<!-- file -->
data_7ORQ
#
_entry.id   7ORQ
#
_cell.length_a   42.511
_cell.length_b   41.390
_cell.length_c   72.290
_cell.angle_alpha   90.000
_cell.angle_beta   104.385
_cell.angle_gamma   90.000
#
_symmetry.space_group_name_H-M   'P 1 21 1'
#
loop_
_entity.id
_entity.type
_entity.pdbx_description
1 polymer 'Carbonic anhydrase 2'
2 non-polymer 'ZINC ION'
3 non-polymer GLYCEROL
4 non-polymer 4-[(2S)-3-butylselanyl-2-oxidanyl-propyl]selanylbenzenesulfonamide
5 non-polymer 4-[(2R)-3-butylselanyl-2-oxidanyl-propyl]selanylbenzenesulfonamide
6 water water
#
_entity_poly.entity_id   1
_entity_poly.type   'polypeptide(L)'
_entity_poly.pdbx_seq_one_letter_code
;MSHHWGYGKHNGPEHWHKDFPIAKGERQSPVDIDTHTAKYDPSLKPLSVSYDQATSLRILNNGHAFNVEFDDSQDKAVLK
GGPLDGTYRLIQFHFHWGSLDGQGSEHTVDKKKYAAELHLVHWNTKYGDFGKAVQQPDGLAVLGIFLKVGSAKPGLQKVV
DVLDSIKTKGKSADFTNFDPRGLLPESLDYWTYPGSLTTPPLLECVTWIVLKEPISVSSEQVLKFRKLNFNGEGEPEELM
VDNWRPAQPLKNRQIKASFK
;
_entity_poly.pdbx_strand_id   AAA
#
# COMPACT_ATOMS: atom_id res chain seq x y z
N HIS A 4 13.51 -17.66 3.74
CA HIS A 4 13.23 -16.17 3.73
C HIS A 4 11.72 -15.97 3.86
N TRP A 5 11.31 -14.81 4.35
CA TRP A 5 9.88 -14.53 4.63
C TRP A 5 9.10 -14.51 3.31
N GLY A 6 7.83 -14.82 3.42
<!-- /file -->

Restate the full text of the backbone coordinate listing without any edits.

data_7ORQ
#
_entry.id   7ORQ
#
_cell.length_a   42.511
_cell.length_b   41.390
_cell.length_c   72.290
_cell.angle_alpha   90.000
_cell.angle_beta   104.385
_cell.angle_gamma   90.000
#
_symmetry.space_group_name_H-M   'P 1 21 1'
#
loop_
_entity.id
_entity.type
_entity.pdbx_description
1 polymer 'Carbonic anhydrase 2'
2 non-polymer 'ZINC ION'
3 non-polymer GLYCEROL
4 non-polymer 4-[(2S)-3-butylselanyl-2-oxidanyl-propyl]selanylbenzenesulfonamide
5 non-polymer 4-[(2R)-3-butylselanyl-2-oxidanyl-propyl]selanylbenzenesulfonamide
6 water water
#
_entity_poly.entity_id   1
_entity_poly.type   'polypeptide(L)'
_entity_poly.pdbx_seq_one_letter_code
;MSHHWGYGKHNGPEHWHKDFPIAKGERQSPVDIDTHTAKYDPSLKPLSVSYDQATSLRILNNGHAFNVEFDDSQDKAVLK
GGPLDGTYRLIQFHFHWGSLDGQGSEHTVDKKKYAAELHLVHWNTKYGDFGKAVQQPDGLAVLGIFLKVGSAKPGLQKVV
DVLDSIKTKGKSADFTNFDPRGLLPESLDYWTYPGSLTTPPLLECVTWIVLKEPISVSSEQVLKFRKLNFNGEGEPEELM
VDNWRPAQPLKNRQIKASFK
;
_entity_poly.pdbx_strand_id   AAA
#
# COMPACT_ATOMS: atom_id res chain seq x y z
N HIS A 4 13.51 -17.66 3.74
CA HIS A 4 13.23 -16.17 3.73
C HIS A 4 11.72 -15.97 3.86
N TRP A 5 11.31 -14.81 4.35
CA TRP A 5 9.88 -14.53 4.63
C TRP A 5 9.10 -14.51 3.31
N GLY A 6 7.83 -14.82 3.42